Rather than complaining, always try to come up with a solution that would work for both sides and present it to your boss in a way that he/she could never say no to.
We all find ourselves thinking about the negative aspects of our job, but rarely do we take the time to say what we like about it.
There must be a positive aspect to your job that you might be missing, simply because your mind is clouded and you do not see things clearly.
One thing that could really help put things into perspective is for you to try and see your job from someone else's view point. Talk to a friend or a family member who isn't familiar with your work and ask them to tell you what they consider as a positive side to your job. This will help you get a better and more neutral perspective that will make you see all the positive aspects to your job that you somehow overlooked.
No employee is in the same situation as you. Each situation is different and therefore shouldn't be compared to your own.
There probably are a lot of employees at your company that are absolutely satisfied with their jobs and are on quite a smooth and satisfying professional journey. If you were to start comparing yourself to everybody, you'll always find things or aspects of their job position that you'll feel envious or sad about. That's why it's never a good idea to compare your situation to theirs.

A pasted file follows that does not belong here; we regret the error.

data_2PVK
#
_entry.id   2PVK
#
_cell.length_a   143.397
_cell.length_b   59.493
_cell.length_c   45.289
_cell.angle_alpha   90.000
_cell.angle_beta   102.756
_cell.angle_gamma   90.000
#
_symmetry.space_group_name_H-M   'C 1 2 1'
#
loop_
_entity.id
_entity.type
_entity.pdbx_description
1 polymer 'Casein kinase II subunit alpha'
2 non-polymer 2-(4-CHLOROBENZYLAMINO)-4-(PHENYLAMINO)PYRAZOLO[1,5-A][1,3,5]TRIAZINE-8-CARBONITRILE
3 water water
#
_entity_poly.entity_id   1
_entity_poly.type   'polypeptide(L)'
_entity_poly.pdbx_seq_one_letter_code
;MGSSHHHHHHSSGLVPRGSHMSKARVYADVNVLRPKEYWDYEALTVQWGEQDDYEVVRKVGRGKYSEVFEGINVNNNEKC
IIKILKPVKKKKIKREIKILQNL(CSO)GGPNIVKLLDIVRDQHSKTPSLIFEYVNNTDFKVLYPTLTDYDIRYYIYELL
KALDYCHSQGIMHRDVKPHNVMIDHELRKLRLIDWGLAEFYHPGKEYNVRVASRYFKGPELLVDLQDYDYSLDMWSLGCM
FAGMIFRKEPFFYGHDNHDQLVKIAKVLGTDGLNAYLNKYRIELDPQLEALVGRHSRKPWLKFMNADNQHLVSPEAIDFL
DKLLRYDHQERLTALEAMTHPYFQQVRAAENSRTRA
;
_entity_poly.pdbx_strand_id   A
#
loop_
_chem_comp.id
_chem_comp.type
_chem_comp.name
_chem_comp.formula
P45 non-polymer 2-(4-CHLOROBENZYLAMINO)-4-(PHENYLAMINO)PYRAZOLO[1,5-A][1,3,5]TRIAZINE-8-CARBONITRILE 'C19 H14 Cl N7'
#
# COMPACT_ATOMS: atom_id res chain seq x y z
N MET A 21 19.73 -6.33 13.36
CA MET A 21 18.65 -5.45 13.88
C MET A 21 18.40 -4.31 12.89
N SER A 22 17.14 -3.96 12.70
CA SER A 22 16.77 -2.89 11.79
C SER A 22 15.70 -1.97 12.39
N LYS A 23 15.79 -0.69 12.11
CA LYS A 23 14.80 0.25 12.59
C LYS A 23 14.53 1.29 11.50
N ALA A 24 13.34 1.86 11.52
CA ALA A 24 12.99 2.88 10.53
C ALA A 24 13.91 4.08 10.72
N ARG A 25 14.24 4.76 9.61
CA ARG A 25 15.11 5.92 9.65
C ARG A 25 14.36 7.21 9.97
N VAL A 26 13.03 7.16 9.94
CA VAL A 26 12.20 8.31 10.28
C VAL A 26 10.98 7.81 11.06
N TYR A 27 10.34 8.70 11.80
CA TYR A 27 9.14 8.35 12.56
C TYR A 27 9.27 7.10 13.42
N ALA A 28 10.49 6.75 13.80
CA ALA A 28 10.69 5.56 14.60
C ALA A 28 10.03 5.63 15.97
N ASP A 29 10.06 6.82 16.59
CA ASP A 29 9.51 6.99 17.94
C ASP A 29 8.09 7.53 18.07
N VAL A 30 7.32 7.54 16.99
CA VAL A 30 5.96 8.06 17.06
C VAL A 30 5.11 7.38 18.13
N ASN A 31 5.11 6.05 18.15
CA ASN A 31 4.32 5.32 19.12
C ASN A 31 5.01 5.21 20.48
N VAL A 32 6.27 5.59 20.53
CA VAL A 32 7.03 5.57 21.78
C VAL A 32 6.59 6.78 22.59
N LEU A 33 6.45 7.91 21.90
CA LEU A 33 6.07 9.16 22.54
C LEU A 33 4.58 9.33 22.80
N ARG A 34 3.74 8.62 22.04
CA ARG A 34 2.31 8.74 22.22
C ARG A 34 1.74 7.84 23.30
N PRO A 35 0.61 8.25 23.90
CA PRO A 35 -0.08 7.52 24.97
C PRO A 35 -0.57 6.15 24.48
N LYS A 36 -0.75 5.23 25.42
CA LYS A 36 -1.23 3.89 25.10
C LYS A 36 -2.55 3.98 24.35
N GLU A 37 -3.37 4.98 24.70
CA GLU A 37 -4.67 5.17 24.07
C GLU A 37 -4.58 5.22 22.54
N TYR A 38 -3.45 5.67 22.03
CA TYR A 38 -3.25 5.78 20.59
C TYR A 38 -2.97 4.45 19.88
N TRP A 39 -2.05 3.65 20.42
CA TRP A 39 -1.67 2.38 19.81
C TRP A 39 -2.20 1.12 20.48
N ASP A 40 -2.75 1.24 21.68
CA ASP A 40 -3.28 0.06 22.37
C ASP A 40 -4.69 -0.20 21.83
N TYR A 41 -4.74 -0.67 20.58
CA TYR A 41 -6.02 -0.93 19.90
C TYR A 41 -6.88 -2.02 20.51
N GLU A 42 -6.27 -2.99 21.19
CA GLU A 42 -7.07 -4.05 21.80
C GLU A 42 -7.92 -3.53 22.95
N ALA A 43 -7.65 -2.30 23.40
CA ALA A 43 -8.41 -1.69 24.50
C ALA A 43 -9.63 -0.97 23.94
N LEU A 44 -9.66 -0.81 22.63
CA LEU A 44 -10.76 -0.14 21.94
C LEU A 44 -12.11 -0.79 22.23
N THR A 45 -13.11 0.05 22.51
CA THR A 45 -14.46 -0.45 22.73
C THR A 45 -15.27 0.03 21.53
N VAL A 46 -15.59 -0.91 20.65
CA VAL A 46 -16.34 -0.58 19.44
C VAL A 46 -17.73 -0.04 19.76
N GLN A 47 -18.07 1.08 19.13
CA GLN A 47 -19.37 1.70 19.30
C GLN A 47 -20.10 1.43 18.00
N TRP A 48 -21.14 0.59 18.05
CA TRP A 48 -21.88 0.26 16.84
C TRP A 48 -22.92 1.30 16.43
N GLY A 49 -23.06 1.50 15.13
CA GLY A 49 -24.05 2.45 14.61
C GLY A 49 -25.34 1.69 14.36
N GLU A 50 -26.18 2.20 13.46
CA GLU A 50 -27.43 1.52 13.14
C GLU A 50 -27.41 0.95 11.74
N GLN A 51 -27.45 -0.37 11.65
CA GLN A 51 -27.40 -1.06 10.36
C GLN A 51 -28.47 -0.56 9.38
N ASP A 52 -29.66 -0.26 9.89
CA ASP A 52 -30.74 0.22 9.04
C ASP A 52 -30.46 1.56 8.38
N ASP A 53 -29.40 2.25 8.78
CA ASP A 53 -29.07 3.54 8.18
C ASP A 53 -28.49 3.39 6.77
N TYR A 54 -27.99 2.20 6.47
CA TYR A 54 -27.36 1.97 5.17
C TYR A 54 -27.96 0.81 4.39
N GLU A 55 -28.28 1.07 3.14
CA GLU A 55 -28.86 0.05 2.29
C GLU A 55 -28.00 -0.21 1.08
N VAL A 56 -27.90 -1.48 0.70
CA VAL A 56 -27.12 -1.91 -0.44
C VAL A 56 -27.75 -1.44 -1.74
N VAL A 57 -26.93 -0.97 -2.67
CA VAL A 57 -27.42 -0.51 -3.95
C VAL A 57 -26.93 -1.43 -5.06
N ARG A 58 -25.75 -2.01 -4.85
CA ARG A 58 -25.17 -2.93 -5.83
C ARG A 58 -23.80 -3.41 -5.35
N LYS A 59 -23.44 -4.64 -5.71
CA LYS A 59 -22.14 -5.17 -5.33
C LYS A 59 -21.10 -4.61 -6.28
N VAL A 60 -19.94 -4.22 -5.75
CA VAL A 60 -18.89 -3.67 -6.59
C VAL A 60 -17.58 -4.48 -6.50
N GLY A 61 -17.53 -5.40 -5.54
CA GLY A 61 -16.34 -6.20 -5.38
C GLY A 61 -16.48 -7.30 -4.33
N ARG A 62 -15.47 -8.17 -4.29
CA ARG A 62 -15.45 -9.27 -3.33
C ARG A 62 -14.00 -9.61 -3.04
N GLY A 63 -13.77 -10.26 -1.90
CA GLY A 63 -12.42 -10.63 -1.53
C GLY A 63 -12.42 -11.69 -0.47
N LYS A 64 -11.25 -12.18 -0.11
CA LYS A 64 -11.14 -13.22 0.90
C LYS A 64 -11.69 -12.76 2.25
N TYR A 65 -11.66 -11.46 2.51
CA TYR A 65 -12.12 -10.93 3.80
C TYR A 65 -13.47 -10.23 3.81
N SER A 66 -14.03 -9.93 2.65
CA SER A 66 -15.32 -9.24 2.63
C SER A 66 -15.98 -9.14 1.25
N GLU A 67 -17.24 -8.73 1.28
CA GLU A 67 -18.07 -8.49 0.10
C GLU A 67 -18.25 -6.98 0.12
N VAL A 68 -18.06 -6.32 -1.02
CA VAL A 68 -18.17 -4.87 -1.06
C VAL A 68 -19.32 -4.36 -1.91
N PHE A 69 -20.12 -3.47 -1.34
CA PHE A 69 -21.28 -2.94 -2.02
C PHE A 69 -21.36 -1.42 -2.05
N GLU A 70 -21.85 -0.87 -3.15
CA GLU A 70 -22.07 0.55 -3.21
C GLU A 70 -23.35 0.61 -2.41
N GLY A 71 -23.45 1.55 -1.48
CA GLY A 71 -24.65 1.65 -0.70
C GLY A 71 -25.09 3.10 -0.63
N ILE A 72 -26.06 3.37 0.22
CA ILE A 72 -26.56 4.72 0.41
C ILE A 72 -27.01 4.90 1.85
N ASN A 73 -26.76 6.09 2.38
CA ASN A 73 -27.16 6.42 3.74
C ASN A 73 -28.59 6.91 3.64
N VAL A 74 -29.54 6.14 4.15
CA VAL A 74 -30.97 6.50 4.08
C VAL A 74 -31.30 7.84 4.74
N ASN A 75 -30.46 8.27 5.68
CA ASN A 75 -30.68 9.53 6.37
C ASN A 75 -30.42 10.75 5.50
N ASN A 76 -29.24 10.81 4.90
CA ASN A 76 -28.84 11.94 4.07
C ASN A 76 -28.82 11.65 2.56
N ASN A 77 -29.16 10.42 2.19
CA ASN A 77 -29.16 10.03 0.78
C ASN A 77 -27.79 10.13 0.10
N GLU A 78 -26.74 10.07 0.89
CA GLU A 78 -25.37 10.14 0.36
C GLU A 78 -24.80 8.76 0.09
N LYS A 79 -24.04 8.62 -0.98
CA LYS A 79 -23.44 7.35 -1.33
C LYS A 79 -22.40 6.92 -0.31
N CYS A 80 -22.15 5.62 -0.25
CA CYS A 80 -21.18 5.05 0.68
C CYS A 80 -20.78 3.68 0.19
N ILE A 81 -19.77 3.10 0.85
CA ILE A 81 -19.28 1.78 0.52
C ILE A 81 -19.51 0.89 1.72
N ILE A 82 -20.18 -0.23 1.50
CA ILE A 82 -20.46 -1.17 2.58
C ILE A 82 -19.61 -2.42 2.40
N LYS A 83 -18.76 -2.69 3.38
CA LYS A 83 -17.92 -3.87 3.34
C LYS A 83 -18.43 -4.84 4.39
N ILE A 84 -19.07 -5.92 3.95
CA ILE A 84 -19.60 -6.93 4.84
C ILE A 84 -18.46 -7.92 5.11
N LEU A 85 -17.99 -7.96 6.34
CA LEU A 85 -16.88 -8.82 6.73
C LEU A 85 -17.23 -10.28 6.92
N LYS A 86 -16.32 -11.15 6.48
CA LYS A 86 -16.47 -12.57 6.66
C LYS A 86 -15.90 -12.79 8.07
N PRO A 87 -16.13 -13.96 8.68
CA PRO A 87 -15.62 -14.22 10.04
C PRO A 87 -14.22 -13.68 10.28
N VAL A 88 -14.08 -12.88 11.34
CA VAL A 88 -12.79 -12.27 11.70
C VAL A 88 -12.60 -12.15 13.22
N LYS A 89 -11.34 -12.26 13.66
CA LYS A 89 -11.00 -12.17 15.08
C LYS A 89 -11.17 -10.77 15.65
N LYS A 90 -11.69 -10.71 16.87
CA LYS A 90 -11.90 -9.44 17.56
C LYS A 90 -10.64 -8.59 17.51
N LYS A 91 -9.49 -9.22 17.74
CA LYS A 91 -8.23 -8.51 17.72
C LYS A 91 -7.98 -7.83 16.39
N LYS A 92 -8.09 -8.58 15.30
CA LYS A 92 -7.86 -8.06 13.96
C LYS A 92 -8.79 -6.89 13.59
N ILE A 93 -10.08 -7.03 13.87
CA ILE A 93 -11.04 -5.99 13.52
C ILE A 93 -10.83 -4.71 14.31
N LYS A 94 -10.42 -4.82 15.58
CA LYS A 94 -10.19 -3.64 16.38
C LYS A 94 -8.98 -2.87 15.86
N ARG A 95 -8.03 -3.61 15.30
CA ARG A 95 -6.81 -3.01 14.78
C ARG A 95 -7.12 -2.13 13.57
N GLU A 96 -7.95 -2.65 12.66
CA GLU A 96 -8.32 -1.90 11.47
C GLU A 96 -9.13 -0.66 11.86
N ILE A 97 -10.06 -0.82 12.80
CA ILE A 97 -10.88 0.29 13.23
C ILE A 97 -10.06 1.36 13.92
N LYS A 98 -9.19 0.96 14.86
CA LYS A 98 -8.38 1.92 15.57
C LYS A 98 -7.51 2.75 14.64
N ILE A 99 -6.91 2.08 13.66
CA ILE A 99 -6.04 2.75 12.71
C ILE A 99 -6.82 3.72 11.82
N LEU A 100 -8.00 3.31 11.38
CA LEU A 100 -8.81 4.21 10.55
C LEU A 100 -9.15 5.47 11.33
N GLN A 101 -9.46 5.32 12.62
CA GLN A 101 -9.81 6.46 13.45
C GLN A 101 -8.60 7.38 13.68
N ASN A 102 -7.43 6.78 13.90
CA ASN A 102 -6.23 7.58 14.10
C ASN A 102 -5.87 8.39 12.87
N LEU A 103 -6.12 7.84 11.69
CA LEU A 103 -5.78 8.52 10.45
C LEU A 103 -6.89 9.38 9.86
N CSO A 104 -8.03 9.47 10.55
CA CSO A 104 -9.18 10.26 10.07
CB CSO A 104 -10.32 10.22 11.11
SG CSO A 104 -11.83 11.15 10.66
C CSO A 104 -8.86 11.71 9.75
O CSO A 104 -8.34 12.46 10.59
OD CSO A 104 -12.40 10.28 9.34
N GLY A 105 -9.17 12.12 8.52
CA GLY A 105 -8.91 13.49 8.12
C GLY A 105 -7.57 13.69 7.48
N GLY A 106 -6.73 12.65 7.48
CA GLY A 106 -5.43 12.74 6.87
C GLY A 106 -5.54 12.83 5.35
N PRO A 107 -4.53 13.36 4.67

You are your own person and you do your job in a way that's unique to you. Any and all comparisons between you and your colleagues will give you a headache and won't solve any of your problems.
If you feel threatened, cornered or harassed in any way and you start noticing a pattern of behavior in your boss both with you and your coworkers, then chances are the problem is not with you and your unwillingness to give it your best, but it might just be with your boss.
If you find yourself in such a situation, you'll need to learn how to handle the situation properly and professionally. You'll need to understand what your boss responds to the best and have an honest and positive discussion with him/her. You need to discuss your concerns and see how he/she reacts or is willing to do to fix the problem.
You need to voice your concerns and wait for your boss's feedback, since that's the person you report to and you'll need to work within his or her expectations. After you see where your boss stands and what he or she is willing to do to improve the situation, then you can decide what your next step will be. When you are pleased with your boss and your boss is pleased with you, everything else becomes much easier.
And if you still don't feel satisfied with your job even after trying all these techniques, and you want to quit, then by all means, do what you feel is right and find yourself a job you feel good about doing.